The therapeutic efficacy of Typhoid vaccine can be decreased when used in combination with Fidaxomicin.
Warfarin
The risk or severity of bleeding can be increased when Fidaxomicin is combined with Warfarin.
11 References
  1. 1 . Artsimovitch I, Seddon J, Sears P: Fidaxomicin is an inhibitor of the initiation of bacterial RNA synthesis. Clin Infect Dis. 2012 Aug;55 Suppl 2:S127-31. doi: 10.1093/cid/cis358.PubMed: 22752861
  2. 2 . Crawford T, Huesgen E, Danziger L: Fidaxomicin: a novel macrocyclic antibiotic for the treatment of Clostridium difficile infection. Am J Health Syst Pharm. 2012 Jun 1;69(11):933-43. doi: 10.2146/ajhp110371.PubMed: 22610025
  3. 3 . Authors unspecified: Fidaxomicin: Difimicin; Lipiarmycin; OPT 80; OPT-80; PAR 101; PAR-101. Drugs R D. 2010;10(1):37-45. doi: 10.2165/11537730-000000000-00000.PubMed: 20509714
  4. 4 . Zhanel GG, Walkty AJ, Karlowsky JA: Fidaxomicin: A novel agent for the treatment of Clostridium difficile infection. Can J Infect Dis Med Microbiol. 2015 Nov-Dec;26(6):305-12. doi: 10.1155/2015/934594.PubMed: 26744587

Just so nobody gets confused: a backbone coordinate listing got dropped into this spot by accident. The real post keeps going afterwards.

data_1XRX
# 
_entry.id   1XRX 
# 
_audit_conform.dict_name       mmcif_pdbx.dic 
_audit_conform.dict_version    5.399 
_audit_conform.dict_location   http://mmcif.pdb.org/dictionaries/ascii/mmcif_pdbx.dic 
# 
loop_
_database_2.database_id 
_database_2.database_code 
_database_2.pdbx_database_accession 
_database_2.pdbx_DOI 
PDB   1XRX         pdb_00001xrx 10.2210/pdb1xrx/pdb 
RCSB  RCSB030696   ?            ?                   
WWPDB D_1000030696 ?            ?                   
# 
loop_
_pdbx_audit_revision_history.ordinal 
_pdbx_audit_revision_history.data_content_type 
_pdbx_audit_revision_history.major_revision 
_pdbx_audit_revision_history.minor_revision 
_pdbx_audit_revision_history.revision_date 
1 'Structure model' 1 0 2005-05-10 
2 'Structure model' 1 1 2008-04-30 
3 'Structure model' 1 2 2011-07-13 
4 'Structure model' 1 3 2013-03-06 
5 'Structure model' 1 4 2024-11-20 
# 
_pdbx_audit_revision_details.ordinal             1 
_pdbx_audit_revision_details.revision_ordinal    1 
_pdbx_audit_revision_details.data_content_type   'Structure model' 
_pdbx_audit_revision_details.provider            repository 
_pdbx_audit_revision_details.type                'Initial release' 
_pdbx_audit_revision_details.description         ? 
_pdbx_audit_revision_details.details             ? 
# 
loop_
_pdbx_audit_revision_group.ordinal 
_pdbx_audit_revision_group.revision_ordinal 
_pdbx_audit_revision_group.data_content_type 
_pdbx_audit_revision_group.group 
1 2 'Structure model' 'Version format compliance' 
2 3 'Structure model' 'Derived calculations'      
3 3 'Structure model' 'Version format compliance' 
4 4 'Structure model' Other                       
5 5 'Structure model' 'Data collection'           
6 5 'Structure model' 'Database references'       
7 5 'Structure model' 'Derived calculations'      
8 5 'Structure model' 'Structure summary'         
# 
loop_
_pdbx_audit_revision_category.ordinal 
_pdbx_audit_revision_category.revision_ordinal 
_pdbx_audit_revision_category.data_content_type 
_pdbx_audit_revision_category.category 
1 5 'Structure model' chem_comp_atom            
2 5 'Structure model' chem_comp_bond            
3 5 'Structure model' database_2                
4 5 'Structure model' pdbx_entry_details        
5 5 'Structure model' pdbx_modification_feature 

5. 5 . Weiss K, Allgren RL, Sellers S: Safety analysis of fidaxomicin in comparison with oral vancomycin for Clostridium difficile infections. Clin Infect Dis. 2012 Aug;55 Suppl 2:S110-5. doi: 10.1093/cid/cis390.PubMed: 22752858
  6. 6 . Vaishnavi C: Fidaxomicin--the new drug for Clostridium difficile infection. Indian J Med Res. 2015 Apr;141(4):398-407. doi: 10.4103/0971-5916.159251.PubMed: 26112840
  7. 7 . Louie TJ, Cannon K, Byrne B, Emery J, Ward L, Eyben M, Krulicki W: Fidaxomicin preserves the intestinal microbiome during and after treatment of Clostridium difficile infection (CDI) and reduces both toxin reexpression and recurrence of CDI. Clin Infect Dis. 2012 Aug;55 Suppl 2:S132-42. doi: 10.1093/cid/cis338.PubMed: 22752862
  8. 8 . Shue YK, Sears PS, Shangle S, Walsh RB, Lee C, Gorbach SL, Okumu F, Preston RA: Safety, tolerance, and pharmacokinetic studies of OPT-80 in healthy volunteers following single and multiple oral doses. Antimicrob Agents Chemother. 2008 Apr;52(4):1391-5. doi: 10.1128/AAC.01045-07. Epub 2008 Feb 11.PubMed: 18268081
  9. 9 . Mariani R, Maffioli SI: Bacterial RNA polymerase inhibitors: an organized overview of their structure, derivatives, biological activity and current clinical development status. Curr Med Chem. 2009;16(4):430-54. doi: 10.2174/092986709787315559.PubMed: 19199915
  10. 10 . FDA Approved Drug Products: DIFICID (fidaxomicin) tablets, for oral use Link
  11. 11 . Santa Cruz Biotechnology, Inc.: Fidaxomicin Safety Data Sheet Link